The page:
Those of us in the Pacific Northwest know that winter brings grey, wet weather for long stretches at a time. This week, I have enjoyed a wonderful spell of sunshine and warmth. I’m trying to focus on my immediate world of burgeoning tulips and irises, relishing the gifts of nature and of being able to walk outside, safely, uneventfully.
I’ve had a very hard time keeping anxiety at bay and being focused and productive since…well, since a long time! If you read my last blog, you know why. But 2022 has brought on new disquiet. Maybe because I grew up listening to my parents’ harrowing WW2 stories, I feared and fully expected the Russian invasion of Ukraine to take place. And so, tragically, it has come to pass.
Perhaps more than some people, and as much as other people, I have over-identified with the plight of the Ukrainians and I’ve had trouble keeping up with daily life. I am now bringing it up in some conversations – to the commiserative relief of some, and the avoidant dispassion of others. The Ukraine war and its potential threats to world security are a new elephant in the room.
Even after making donations to international relief organizations, I have still felt a sense of helplessness. What more can ordinary people do? I’d love to hear your ideas and suggestions.
I suppose, touching our own inner circles of influence, we all make a positive difference when we voice our perspectives and speak up for what we think is right. It can be so hard to do this when we fear serious consequences like losing our jobs, our reputations, our credibility, our relationships. I’m all too often gripped by these kinds of fears. But at this poignant moment in time, I can’t help but wonder, for myself, what are these losses compared to losing a home, loved ones, life, and country? Or going to jail for voicing the truth?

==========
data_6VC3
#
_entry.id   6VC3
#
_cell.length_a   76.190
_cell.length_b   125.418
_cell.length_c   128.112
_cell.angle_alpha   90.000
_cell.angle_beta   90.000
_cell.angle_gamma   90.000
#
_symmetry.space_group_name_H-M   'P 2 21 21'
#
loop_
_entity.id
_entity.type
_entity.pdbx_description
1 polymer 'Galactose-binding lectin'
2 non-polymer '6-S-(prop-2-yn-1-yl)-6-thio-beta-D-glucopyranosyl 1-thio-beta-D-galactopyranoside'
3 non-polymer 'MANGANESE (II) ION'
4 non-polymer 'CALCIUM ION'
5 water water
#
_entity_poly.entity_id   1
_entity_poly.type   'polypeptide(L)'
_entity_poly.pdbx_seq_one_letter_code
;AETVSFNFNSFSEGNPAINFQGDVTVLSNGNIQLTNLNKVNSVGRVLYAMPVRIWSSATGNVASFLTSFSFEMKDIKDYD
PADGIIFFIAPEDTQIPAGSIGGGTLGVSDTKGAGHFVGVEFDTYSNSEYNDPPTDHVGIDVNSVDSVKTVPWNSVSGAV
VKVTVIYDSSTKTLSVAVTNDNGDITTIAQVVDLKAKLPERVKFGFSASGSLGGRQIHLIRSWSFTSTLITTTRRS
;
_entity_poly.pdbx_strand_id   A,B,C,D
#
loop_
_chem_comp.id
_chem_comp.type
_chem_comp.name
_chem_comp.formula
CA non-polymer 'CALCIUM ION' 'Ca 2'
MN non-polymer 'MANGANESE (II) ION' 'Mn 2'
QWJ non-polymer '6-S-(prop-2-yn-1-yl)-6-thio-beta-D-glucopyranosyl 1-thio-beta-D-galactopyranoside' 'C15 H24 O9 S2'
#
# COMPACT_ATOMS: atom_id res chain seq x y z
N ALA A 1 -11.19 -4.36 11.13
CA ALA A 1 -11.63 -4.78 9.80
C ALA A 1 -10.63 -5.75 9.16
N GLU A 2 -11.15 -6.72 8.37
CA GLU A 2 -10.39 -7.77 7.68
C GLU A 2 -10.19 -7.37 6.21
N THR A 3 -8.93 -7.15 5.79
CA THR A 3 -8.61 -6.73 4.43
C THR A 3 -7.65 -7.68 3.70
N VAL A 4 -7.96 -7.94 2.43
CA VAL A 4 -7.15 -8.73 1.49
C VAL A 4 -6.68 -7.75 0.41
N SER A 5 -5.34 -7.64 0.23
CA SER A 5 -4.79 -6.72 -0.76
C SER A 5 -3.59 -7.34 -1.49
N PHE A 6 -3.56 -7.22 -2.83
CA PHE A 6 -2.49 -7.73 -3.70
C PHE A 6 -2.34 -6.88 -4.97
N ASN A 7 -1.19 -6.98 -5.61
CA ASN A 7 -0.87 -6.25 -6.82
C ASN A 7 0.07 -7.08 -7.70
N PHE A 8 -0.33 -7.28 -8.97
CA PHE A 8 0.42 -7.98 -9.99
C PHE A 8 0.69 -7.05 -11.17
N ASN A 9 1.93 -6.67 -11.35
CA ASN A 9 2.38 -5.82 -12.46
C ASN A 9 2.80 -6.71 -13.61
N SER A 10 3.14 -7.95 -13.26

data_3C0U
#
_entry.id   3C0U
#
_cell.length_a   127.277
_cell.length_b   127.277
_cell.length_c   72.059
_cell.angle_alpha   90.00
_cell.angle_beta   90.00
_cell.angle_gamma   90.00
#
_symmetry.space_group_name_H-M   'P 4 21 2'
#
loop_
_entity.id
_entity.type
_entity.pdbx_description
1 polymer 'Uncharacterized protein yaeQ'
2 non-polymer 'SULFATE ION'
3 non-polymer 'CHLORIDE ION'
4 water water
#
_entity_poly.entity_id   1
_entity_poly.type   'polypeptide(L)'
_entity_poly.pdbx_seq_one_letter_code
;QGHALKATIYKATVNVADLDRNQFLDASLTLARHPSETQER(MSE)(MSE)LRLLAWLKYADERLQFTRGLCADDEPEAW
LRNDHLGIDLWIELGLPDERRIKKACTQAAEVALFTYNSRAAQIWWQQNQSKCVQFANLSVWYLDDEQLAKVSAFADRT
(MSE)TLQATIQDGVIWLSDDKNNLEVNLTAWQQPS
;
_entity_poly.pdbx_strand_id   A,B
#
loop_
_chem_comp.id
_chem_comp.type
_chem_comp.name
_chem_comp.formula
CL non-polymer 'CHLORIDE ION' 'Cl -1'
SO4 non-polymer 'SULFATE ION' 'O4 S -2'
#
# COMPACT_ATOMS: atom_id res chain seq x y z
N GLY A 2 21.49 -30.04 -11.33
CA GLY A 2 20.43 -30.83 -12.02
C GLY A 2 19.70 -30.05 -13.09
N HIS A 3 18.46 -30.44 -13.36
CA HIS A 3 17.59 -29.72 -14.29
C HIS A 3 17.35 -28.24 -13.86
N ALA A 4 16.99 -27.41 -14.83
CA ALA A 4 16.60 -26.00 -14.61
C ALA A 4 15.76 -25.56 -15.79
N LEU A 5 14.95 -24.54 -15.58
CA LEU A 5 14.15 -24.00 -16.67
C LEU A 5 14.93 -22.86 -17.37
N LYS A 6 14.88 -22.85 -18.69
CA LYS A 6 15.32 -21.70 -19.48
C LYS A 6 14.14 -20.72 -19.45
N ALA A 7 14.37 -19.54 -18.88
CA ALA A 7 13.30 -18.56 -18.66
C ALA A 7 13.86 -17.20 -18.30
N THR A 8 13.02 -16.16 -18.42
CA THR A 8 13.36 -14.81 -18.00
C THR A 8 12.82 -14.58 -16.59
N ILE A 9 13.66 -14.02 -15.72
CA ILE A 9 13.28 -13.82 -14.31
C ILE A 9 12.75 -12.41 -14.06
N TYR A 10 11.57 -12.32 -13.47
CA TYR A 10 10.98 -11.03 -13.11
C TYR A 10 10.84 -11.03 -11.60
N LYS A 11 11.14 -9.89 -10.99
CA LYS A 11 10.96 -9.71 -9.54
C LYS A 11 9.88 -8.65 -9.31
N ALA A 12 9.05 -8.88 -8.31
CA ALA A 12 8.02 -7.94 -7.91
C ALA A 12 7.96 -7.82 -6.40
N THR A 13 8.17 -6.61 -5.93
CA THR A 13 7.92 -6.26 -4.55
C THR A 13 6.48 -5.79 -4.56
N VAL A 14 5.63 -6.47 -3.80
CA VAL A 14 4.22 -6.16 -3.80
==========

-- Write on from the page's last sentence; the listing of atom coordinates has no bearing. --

Autocrats the world over hold power because people give it to them, especially those within their inner circles. They endow this power because they directly benefit from it, even though it means dis-empowering all others outside the clique at the top.
This scenario is not as removed from citizens in “the free world” as we might think. I have often thought that many workplaces are like dictatorships or one-party states. Millions of employees everywhere suffer on a daily basis because of organizational politics and power dynamics. Sometimes we are direct victims or pawns of the power plays of others, and sometimes we are indirectly complicit in an organization’s tyranny because we’re scared of losing our jobs or otherwise being punished. No blame or casting judgment – it’s simply what happens.
What’s your organization like? Is it an autocracy, an oligarchy, a democracy, a blend of political systems? Organizations with democratic structures have free-flowing and open information, shared decision-making, degrees of personal autonomy, and flexible ownership of roles and functions. A spirit of tolerance permeates throughout the organization. I would love to hear if you work at a democratic workplace. It gives me hope that they are out there.
In my small world, I am practicing speaking, listening, and sincerely engaging with others. This is how I can be a force for good in family, work, and community politics.
Back to the invasion of Ukraine. I did find – thank you, LinkedIn – a database of corporations that indicates where businesses stand on this conflict. Exit Russia currently has more than 170 international companies on its list, and it is continually updating and expanding its information. All kinds of companies in all kinds of sectors appear here, including some that might surprise you. For example, it had never occurred to me that Asana or Slack might have a presence in Russia, until I saw this list.
So, in addition to donations, speaking up here at home, and (your ideas here, please), we can put our money where our hearts are.
Let’s stay connected and be aware of the difference we can make to others near and far. I’m inspired by the many good, loving people close to me. My mental health is a lot better for it!